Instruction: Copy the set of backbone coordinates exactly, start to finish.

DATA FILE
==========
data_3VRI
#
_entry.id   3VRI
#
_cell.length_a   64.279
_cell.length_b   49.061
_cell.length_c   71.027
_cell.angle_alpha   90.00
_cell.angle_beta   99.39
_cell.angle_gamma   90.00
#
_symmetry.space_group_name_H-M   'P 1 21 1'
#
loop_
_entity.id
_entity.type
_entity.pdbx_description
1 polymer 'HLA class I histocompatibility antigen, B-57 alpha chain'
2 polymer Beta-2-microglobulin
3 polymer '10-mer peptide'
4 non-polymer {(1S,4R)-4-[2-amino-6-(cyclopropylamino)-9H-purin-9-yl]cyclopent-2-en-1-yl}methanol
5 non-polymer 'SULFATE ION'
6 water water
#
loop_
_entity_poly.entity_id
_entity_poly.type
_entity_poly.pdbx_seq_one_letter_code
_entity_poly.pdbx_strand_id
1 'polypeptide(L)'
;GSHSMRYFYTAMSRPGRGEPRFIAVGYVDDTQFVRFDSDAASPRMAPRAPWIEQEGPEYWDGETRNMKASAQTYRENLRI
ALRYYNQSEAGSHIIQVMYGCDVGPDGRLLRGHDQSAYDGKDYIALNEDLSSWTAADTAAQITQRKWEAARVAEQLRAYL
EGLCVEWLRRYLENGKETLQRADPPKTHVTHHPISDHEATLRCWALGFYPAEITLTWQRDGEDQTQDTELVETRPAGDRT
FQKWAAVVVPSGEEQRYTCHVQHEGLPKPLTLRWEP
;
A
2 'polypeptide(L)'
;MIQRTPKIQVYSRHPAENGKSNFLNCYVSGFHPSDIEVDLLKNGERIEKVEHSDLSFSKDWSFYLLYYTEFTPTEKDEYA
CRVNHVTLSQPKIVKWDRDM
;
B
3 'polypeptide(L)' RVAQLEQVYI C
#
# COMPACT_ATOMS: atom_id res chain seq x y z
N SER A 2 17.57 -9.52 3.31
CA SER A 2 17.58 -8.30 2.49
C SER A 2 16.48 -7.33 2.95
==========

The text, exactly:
data_3VRI
#
_entry.id   3VRI
#
_cell.length_a   64.279
_cell.length_b   49.061
_cell.length_c   71.027
_cell.angle_alpha   90.00
_cell.angle_beta   99.39
_cell.angle_gamma   90.00
#
_symmetry.space_group_name_H-M   'P 1 21 1'
#
loop_
_entity.id
_entity.type
_entity.pdbx_description
1 polymer 'HLA class I histocompatibility antigen, B-57 alpha chain'
2 polymer Beta-2-microglobulin
3 polymer '10-mer peptide'
4 non-polymer {(1S,4R)-4-[2-amino-6-(cyclopropylamino)-9H-purin-9-yl]cyclopent-2-en-1-yl}methanol
5 non-polymer 'SULFATE ION'
6 water water
#
loop_
_entity_poly.entity_id
_entity_poly.type
_entity_poly.pdbx_seq_one_letter_code
_entity_poly.pdbx_strand_id
1 'polypeptide(L)'
;GSHSMRYFYTAMSRPGRGEPRFIAVGYVDDTQFVRFDSDAASPRMAPRAPWIEQEGPEYWDGETRNMKASAQTYRENLRI
ALRYYNQSEAGSHIIQVMYGCDVGPDGRLLRGHDQSAYDGKDYIALNEDLSSWTAADTAAQITQRKWEAARVAEQLRAYL
EGLCVEWLRRYLENGKETLQRADPPKTHVTHHPISDHEATLRCWALGFYPAEITLTWQRDGEDQTQDTELVETRPAGDRT
FQKWAAVVVPSGEEQRYTCHVQHEGLPKPLTLRWEP
;
A
2 'polypeptide(L)'
;MIQRTPKIQVYSRHPAENGKSNFLNCYVSGFHPSDIEVDLLKNGERIEKVEHSDLSFSKDWSFYLLYYTEFTPTEKDEYA
CRVNHVTLSQPKIVKWDRDM
;
B
3 'polypeptide(L)' RVAQLEQVYI C
#
# COMPACT_ATOMS: atom_id res chain seq x y z
N SER A 2 17.57 -9.52 3.31
CA SER A 2 17.58 -8.30 2.49
C SER A 2 16.48 -7.33 2.95